Researchers from the US and Australia used graphene oxide to design a filter that allows water and other liquids to be filtered nine times faster than the current leading commercial filter, by developing a viscous form of graphene oxide that could be spread very thinly with a blade.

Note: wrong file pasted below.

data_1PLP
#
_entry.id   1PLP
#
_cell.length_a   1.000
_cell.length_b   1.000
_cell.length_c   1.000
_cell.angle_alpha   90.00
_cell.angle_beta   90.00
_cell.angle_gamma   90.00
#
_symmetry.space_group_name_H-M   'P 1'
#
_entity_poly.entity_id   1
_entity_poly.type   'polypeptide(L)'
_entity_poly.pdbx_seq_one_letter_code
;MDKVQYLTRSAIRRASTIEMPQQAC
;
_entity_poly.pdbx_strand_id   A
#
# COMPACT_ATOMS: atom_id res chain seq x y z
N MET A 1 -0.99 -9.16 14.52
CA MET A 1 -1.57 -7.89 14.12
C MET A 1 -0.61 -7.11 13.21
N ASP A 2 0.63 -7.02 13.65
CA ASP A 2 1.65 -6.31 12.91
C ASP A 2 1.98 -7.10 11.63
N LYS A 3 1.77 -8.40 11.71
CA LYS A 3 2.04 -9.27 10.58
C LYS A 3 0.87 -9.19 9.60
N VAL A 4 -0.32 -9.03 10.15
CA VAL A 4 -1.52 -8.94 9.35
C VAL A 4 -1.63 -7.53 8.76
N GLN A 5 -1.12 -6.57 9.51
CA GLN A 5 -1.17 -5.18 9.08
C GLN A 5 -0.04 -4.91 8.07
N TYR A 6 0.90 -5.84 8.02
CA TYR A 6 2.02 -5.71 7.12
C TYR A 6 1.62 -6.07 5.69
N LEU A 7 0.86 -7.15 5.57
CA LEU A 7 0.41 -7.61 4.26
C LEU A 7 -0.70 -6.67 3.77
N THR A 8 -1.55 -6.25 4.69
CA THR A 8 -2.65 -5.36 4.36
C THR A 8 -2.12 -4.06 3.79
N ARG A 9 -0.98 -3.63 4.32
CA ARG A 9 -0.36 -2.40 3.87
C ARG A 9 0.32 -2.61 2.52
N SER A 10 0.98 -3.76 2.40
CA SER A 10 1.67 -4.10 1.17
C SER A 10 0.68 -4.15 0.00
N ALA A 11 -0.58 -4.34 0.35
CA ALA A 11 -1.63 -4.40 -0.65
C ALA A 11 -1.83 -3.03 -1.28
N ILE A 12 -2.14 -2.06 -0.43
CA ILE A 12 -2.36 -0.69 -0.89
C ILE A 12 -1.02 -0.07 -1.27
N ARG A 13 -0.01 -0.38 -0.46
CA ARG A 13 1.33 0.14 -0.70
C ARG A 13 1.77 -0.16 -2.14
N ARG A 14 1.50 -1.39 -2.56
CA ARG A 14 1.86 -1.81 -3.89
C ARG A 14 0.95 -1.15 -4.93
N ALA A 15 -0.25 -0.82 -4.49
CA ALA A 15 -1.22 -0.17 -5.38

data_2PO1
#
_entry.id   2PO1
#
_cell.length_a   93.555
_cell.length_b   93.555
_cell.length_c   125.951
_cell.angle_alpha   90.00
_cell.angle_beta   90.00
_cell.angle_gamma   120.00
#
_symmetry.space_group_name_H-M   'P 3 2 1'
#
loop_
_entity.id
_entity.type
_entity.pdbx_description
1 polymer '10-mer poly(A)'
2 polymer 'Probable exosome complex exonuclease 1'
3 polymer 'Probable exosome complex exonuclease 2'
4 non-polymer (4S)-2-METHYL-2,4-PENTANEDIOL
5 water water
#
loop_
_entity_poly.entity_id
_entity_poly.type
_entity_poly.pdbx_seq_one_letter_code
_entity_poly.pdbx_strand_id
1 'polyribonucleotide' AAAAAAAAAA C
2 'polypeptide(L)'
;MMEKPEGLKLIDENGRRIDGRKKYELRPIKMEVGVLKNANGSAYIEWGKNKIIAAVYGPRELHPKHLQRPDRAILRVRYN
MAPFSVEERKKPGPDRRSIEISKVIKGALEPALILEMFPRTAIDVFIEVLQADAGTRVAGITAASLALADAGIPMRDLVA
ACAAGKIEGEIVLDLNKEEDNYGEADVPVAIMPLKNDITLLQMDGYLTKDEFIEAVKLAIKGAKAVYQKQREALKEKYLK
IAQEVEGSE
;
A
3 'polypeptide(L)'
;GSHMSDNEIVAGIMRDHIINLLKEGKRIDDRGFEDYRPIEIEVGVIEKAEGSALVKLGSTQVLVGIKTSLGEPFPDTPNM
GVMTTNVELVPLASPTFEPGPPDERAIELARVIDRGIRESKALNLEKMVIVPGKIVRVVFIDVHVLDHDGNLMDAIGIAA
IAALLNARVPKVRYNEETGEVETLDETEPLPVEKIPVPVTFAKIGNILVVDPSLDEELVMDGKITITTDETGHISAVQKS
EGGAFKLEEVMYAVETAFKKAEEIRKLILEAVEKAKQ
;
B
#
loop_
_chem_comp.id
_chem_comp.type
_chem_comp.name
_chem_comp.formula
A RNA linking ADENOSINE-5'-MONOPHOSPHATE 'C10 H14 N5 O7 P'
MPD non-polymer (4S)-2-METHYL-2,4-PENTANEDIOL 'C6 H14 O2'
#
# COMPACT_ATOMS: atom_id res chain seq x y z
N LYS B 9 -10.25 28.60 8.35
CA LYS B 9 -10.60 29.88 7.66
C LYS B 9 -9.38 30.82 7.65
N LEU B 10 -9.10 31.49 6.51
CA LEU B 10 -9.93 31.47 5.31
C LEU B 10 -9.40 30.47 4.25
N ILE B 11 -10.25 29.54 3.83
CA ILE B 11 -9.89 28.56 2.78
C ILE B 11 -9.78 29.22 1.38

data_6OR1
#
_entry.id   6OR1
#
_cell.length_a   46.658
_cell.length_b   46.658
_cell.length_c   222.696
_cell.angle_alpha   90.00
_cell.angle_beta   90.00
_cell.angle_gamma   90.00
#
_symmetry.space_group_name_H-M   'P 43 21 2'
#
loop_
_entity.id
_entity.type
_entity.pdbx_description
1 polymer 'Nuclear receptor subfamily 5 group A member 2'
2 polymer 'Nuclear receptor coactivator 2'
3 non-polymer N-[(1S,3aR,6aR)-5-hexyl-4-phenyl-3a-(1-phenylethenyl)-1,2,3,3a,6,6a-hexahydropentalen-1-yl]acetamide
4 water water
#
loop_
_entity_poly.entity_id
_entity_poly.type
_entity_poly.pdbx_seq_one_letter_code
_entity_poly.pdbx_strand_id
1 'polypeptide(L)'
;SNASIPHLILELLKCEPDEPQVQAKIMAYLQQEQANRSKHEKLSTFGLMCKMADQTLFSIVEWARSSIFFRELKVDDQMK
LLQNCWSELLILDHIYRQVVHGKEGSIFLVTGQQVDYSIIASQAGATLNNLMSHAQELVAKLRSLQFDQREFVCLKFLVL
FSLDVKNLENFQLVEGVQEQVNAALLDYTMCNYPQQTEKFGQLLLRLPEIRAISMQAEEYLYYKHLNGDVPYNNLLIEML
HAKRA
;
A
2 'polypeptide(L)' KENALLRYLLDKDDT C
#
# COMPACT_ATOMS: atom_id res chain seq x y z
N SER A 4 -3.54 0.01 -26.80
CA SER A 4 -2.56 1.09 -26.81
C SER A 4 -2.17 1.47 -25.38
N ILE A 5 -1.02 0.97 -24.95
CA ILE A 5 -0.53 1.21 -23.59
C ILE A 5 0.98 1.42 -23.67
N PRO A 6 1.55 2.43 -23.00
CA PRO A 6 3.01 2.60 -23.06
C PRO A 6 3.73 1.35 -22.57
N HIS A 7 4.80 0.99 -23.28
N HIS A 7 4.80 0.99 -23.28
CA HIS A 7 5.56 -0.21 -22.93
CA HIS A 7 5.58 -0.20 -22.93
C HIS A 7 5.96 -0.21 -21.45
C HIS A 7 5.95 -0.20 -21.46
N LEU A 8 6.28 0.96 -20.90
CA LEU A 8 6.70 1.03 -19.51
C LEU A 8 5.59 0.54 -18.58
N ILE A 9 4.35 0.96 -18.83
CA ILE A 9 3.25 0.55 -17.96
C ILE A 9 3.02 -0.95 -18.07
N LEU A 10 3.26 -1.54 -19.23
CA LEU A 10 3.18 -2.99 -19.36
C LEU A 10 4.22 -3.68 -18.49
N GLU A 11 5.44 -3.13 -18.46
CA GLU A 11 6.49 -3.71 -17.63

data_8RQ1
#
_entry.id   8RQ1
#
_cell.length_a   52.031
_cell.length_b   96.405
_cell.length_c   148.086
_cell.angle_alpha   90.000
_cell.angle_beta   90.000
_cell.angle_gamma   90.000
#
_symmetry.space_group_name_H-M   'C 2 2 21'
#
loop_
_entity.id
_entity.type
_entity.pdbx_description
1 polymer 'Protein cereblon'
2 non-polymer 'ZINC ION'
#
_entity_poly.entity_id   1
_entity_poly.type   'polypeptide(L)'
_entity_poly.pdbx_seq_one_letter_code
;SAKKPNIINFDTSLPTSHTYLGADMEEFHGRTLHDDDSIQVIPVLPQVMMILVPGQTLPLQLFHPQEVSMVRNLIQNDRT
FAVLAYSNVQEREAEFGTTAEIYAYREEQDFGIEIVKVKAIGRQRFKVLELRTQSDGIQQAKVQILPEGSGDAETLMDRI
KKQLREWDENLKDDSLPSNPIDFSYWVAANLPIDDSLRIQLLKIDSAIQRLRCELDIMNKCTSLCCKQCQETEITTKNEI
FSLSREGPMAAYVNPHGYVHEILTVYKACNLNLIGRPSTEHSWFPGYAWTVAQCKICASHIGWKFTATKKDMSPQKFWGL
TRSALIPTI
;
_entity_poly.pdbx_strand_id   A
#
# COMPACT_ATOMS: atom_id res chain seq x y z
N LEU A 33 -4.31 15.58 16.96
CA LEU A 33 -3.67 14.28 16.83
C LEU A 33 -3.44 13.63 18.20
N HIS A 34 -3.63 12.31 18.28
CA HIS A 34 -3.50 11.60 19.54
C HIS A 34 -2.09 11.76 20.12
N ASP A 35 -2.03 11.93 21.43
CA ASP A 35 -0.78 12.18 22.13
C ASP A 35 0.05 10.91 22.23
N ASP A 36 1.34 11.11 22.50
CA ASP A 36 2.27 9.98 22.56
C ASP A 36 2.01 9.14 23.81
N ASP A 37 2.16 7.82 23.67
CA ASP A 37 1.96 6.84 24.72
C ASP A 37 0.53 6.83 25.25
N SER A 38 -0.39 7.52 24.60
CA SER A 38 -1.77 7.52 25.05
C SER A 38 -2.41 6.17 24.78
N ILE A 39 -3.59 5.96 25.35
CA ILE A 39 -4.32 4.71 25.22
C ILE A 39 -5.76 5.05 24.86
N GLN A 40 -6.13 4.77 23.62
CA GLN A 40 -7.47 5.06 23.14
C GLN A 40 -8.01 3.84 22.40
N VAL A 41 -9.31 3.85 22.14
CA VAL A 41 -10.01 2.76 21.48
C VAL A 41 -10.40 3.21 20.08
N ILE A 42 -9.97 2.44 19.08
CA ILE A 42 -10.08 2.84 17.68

The researchers explain that this technique creates a uniform arrangement in the graphene, and that evenness gives the filter special properties; The filter can capture viruses and bacteria - in fact, anything larger than one nanometer cannot get through the graphene layer. In January 2016, researchers at the University of Manchester demonstrated that graphene can simplify the production of heavy water and help clean nuclear waste by filtering different isotopes of hydrogen.

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